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Data Warehousing is Not a Strategy: How to Maximize ROI from Your Warehouse Investment

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Modern data warehouses are incredibly powerful. Cloud warehouses deliver on-demand scalability, extreme flexibility, and they underpin incredible business results. According to Gartner/Tellius data driven companies have achieved as much as 19x profitability, are 23x more likely to acquire new customers, and can get a 20-30% EBITDA boost. Most companies, though, struggle to generate these kinds of returns on their warehouse investments.

One reason for this is that it’s easy to focus on perfecting data storage and lose sight of the big picture. Merely storing data in a warehouse can take a lot of work and feel valuable, but it doesn't automatically create any business advantage – it’s not a strategy. To create value, it’s crucial to ensure that data and accompanying insights from the warehouse are accessible to business users who use them for strategic action.

Establishing collaboration between your data team and business stakeholders, however, is challenging. It’s tempting for data teams to stick to their roles and responsibilities and consider their jobs complete once the data pipelines are built. But if you want to position your team as a driver and value creator you must bridge this gap.

With a strategic approach, you can transform the perception of your data team from cost center to business engine. The key lies in bringing the insights derived from the data together with the decision-makers themselves to translate them into game-changing actions.

So, how do you empower business users to utilize warehouse data for decision-making? What processes should be implemented to foster a sense of partnership rather than departmental silos? I’ll answer these questions in this post.

Data warehousing: A brief history

Data warehouses first emerged in the 1980s as centralized repositories for structured data from transactional systems and other sources. Typically built using SQL databases, they could store current and historical data in one place for business reporting and analytics. These early warehouses focused on business intelligence and predefined reports.

Fast forward to today, and we have modern warehouses that combine vast cheap storage with separated scaleable cloud computing. This combination enables more advanced analytics and data science (like running Python notebooks on Databricks or Snowflake). With these added capacities and capabilities come greater expectations and costs. Companies now expect their data to provide more business impact from things like predictive models, accurate forecasting, and game-changing insights. The reality, though, is that many companies simply have a warehouse full of data without the business impact.

Data warehousing is not the final product

Economic pressures of recent years have turned up the heat on data teams. Once concerned with data warehousing as a requirement, company leadership is now more aware of data infrastructure costs than ever, and they’re eager for results. For data leaders, this new pressure can be unsettling and even lead to concerns about job security. The good news is, the data in your warehouse is arguably the most valuable and hardest-to-copy asset your company has. When you unlock it for the business, results will follow. It won’t come all at once, but orchestrate a series of small wins, and the value your team provides will become apparent.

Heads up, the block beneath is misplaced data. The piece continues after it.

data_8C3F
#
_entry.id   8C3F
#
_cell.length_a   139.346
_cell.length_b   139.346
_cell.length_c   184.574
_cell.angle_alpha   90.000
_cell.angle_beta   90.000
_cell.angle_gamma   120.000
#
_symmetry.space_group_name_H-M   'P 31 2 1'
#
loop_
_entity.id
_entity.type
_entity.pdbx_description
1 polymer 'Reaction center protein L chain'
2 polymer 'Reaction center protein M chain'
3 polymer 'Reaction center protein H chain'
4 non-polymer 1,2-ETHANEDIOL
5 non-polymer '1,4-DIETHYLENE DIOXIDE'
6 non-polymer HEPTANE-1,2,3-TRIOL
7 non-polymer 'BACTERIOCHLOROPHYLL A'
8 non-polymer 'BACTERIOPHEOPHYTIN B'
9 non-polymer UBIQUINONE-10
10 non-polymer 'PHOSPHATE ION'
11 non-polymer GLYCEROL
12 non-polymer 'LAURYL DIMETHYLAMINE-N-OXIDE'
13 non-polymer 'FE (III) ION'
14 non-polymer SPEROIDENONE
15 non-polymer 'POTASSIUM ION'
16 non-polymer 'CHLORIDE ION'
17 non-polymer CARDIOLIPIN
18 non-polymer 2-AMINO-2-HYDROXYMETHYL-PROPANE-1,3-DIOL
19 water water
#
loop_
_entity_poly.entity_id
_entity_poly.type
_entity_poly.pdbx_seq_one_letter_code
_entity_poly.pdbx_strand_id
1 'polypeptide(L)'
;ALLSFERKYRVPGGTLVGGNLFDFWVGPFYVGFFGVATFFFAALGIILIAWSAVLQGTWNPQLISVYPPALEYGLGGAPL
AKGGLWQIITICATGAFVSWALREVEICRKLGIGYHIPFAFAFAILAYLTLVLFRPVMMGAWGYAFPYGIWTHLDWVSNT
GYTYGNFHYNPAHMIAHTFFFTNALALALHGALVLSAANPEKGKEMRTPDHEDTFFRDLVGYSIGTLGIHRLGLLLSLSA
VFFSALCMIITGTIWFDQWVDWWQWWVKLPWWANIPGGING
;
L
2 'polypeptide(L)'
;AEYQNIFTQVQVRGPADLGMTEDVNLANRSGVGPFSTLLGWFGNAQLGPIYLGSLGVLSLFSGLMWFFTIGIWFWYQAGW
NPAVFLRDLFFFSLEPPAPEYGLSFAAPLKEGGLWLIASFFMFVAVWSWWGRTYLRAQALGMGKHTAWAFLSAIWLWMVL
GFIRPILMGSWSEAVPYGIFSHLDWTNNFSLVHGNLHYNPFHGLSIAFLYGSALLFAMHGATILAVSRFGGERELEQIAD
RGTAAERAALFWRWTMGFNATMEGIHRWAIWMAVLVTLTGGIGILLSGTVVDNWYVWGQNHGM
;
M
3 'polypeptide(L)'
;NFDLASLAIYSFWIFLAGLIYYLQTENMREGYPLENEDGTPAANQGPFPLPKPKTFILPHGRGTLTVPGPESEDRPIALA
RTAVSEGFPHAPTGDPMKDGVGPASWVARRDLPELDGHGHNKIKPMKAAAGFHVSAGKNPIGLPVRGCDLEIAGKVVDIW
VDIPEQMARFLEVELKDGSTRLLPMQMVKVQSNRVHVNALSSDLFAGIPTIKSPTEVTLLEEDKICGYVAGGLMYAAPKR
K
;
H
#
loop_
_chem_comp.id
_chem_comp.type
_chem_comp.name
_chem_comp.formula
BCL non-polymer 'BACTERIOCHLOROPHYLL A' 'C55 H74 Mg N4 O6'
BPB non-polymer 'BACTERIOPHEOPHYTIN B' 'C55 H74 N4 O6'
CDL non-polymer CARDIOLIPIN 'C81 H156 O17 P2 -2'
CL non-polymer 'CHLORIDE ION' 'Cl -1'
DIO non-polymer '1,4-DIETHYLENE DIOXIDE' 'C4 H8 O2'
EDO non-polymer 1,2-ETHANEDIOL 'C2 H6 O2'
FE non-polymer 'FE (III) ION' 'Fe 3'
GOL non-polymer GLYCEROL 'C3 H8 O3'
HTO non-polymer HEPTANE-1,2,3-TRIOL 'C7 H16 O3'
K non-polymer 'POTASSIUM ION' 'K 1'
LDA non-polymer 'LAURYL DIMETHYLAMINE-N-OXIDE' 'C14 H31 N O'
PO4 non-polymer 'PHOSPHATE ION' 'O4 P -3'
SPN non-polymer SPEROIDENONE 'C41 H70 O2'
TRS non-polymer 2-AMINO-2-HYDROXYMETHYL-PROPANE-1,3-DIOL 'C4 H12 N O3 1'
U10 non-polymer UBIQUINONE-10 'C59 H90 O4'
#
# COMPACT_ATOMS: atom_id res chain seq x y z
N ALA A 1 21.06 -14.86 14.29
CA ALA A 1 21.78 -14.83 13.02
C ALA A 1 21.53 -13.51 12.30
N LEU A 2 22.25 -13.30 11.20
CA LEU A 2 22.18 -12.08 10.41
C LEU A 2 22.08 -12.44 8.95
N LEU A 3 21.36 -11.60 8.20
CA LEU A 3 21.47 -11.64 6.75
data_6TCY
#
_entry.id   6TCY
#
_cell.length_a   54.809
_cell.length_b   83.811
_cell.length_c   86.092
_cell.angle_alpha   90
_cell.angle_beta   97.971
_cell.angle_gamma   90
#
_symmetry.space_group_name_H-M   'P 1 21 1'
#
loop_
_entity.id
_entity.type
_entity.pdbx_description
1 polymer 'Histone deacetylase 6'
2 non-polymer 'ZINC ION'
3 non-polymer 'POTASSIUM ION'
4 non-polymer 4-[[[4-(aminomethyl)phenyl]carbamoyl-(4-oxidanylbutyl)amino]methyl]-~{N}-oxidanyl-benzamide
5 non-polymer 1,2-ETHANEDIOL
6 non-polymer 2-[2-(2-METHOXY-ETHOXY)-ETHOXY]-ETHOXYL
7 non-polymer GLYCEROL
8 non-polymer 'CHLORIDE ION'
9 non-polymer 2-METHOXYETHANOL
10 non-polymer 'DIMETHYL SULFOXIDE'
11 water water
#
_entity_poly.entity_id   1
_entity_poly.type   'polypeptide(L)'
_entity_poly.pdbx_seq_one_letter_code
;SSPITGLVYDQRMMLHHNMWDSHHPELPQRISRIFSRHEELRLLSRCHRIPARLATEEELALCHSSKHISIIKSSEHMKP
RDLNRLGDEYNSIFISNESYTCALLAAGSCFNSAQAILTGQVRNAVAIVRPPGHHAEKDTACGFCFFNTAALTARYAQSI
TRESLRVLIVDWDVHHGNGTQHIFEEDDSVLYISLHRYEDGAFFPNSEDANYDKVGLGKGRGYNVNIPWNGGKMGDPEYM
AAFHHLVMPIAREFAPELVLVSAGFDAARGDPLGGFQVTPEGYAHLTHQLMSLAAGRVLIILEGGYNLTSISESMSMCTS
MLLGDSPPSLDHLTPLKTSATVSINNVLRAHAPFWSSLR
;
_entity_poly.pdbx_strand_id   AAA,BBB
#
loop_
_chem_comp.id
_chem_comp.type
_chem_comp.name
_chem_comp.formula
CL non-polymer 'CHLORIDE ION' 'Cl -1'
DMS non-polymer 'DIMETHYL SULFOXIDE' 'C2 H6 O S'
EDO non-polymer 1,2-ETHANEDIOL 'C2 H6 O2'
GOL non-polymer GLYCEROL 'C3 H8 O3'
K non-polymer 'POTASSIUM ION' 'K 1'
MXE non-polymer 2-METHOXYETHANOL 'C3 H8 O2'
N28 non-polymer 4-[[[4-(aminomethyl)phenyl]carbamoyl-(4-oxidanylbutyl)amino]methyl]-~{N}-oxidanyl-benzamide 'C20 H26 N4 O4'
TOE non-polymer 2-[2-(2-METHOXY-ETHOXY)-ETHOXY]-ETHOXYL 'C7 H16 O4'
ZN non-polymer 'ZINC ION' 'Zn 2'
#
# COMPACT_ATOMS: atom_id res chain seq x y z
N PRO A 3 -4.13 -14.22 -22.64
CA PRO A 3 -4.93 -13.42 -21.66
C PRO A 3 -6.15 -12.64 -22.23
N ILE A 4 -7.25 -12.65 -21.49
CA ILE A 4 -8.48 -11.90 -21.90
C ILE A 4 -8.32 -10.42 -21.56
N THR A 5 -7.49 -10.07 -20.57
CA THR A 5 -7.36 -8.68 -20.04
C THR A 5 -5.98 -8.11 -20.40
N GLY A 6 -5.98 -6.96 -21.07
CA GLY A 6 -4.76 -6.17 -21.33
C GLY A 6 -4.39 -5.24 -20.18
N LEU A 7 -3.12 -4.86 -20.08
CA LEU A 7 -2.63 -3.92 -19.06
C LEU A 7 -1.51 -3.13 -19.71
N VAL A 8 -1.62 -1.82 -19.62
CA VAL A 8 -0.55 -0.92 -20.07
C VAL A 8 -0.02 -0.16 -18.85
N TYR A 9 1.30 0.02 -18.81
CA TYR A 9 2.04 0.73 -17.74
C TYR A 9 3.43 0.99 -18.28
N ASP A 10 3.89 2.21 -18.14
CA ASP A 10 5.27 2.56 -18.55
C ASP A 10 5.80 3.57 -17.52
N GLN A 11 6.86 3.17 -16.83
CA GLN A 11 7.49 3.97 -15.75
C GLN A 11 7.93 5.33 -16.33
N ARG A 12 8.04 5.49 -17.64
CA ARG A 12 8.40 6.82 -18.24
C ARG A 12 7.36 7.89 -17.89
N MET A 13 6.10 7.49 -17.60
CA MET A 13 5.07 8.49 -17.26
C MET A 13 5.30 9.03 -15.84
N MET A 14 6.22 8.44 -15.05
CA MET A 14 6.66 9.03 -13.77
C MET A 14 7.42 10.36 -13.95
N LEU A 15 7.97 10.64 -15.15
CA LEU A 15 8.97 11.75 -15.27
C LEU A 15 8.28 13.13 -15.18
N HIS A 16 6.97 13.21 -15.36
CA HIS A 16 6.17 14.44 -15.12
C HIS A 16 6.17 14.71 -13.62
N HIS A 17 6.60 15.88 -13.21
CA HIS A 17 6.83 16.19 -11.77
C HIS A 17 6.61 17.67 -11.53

The question is: How do you go beyond fulfilling the requirement of having a data warehouse and reach a place where your team, and the entire company, is utilizing data from the warehouse to create maximum business value?

The answer lies in creating interfaces between business and technical teams and aligning tooling and processes to create valuable datasets, analytics models, and semantic layers rather than data vanity projects that don’t get used or create value.

You’ll have to shift from working in silos and viewing data warehousing as the end to working cross-functionally and viewing data warehousing as a means to competitive business advantage. Do the work to make data warehousing an integral part of a broader data strategy. Yes, your warehouse needs to be built with architecture and modeling best practices, but more importantly, it’s got to fulfill specific business needs.

Similar to development teams, your data team should build MVDPs (Minimum Viable Data Products), create quick feedback loops, and iterate. Interstingly, Microsoft Excel is a great tool for this process because it can act as a universal language between data teams and business users – since they are often both familiar with it. Once you set requirements with Excel, data engineering and warehousing can happen much more effectively.

The role of the analytics engineer

To help close the gap between data and business teams, a new role emerged in the early 2010s: The analytics engineer. This hybrid role brings together the builder skills of a data engineer (naturally closer to the infrastructure) and the analytics skills of a data analyst (naturally closer to the business). We’ve previously written about the difference between data engineers and analytics engineers if you’d like to do a deeper dive. For this post, I’ll focus on how analytics engineering can help you bridge the gap between your data team and the business.